O(n) isn't as liked, and most O(n) algorithms can be turned into O(lg n) if you're very clever and find ways to cheat (for example, if you need to search an unsorted list, it'll always be O(n), but if you sort it first, even though sorting is expensive, you'll make it up if you search a lot).

Sorting is really expensive, in comparison. The best sorting algorithms are O(n*lg n). That means, for a set of a thousand elements, it would take 10,000 operations to sort. Ugh, but some problems just can't be made any easier. O(n*lg n) is the best you'll get for sorting algorithms, and there are whole classes of problems that fall into this category.

Worst is O(n

^{2}), or even larger exponents. This is the demon of programmers. For example, the first sorting algorithm that most CompSci students learn is the Bubble Sort. It's very simple to understand and implement, but it's an O(n

^{2}) sort. But, to sort 1,000 elements, you have to do 1,000,000 operations. Algorithms that run in "polynomial" time are ones that programmers hate. It's worth noting that there are a lot of problems that, as far as we know, can't be solved any faster. There's a whole family of problems that are called "NP Complete", which, right now, can only be solved in polynomial time. Whether or not it's possible to find a better way to solve these problems is an open question.

This was brought up today because I'm working on Gravitone, an iPhone instrument that uses gravity to generate music. I took a very naive approach to the problem, and simply cycle through all the masses and objects in the world and apply gravity to every other object. My algorithm is O(n*m), where n is the number of orbs in play, and m is the number of masses. Sort of polynomial, and if I were to try and scale it up so that the orbs could effect each other, it'd be O(n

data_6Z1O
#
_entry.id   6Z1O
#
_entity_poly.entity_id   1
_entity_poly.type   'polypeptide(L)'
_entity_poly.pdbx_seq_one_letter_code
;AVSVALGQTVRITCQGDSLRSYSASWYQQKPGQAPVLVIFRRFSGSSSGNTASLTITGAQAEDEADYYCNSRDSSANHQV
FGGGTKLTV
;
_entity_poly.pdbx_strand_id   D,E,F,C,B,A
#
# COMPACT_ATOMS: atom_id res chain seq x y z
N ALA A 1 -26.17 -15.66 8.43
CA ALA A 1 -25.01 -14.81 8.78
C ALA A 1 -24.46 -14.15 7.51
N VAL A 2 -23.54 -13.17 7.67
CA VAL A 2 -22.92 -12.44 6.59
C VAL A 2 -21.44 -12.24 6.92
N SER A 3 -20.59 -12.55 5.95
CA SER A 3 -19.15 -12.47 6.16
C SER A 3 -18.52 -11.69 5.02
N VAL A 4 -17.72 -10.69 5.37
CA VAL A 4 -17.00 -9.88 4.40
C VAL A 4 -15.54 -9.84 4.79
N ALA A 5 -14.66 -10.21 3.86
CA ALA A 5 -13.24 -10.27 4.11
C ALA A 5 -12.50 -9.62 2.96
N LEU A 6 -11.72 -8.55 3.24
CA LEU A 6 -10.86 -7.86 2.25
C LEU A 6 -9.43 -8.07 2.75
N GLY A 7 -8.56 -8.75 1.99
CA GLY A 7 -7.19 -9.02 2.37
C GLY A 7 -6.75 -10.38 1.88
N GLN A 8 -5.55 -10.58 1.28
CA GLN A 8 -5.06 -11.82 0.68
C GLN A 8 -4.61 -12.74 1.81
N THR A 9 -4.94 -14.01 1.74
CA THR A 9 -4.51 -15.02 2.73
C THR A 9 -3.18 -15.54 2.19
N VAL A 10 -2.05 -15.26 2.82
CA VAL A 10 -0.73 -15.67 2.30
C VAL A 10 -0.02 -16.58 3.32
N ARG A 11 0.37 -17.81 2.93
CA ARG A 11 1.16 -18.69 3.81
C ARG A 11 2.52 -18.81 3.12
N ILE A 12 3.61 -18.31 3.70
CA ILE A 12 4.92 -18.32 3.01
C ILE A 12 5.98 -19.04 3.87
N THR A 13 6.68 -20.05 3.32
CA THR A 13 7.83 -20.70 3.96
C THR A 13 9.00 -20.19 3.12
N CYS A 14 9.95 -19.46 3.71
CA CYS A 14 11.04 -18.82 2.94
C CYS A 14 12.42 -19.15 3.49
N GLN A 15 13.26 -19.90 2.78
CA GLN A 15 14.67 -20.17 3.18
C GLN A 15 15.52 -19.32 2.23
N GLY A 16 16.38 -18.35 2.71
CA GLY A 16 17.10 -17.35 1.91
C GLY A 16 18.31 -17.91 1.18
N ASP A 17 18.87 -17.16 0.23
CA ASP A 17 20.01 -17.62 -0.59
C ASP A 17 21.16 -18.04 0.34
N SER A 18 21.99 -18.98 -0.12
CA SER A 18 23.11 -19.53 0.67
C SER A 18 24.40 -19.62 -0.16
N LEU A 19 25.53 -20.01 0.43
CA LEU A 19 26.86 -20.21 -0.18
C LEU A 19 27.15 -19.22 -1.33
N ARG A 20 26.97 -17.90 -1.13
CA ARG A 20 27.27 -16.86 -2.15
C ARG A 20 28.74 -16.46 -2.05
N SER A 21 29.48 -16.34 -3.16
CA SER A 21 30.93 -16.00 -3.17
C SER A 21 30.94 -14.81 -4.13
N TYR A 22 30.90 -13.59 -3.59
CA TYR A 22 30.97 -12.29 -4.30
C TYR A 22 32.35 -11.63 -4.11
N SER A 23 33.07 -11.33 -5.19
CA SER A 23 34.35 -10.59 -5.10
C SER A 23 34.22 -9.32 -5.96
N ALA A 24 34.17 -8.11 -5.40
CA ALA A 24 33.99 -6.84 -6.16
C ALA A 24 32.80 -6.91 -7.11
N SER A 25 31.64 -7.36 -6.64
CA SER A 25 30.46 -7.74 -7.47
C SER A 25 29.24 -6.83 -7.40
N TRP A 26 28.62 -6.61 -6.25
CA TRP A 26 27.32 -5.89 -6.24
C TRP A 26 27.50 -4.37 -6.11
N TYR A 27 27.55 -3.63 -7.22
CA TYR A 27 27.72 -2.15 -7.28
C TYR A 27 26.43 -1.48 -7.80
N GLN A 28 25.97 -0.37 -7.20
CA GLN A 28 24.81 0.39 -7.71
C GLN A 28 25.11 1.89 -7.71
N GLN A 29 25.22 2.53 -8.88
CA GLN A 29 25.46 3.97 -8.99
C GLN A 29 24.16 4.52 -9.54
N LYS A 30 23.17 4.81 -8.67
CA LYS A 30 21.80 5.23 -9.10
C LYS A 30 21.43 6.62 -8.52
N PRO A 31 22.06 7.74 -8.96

^{2}). Ugh, polynomial time? That's expensive. Or is it?

I did some research in gravity simulation, and found that the best algorithms out there run in O(n*lg n). The one I looked at specifically was called the "Barnes-Hut algorithm", and it's very clever, and something I'll probably use for a different application. It's also fairly complex to implement, and requires a lot of memory, despite being very fast (memory/speed are a common trade off).

It's faster, but should I use it in this application? No!

In my application, I've capped it at 15 orbs in play and 5 masses in play, which means it's going to take 60 operations.

That's 20 objects total, and in the Barnes-Hut algorithm, 20 * lg 20 ≈ 60 operations.

For very small data sets, sometimes, really expensive seeming algorithms are okay. Now, the Barnes-Hut algorithm would be

*better*- it would scale better, and it would allow me to have the different orbs attract each other, and the masses- it'd be a much more compelling simulation, but that's not the point of the application. I don't need the power offered by Barnes-Hut.

All that said, I think making a Barnes-Hut simulation on the iPhone would be kinda neat. Maybe a game, or a different instrument.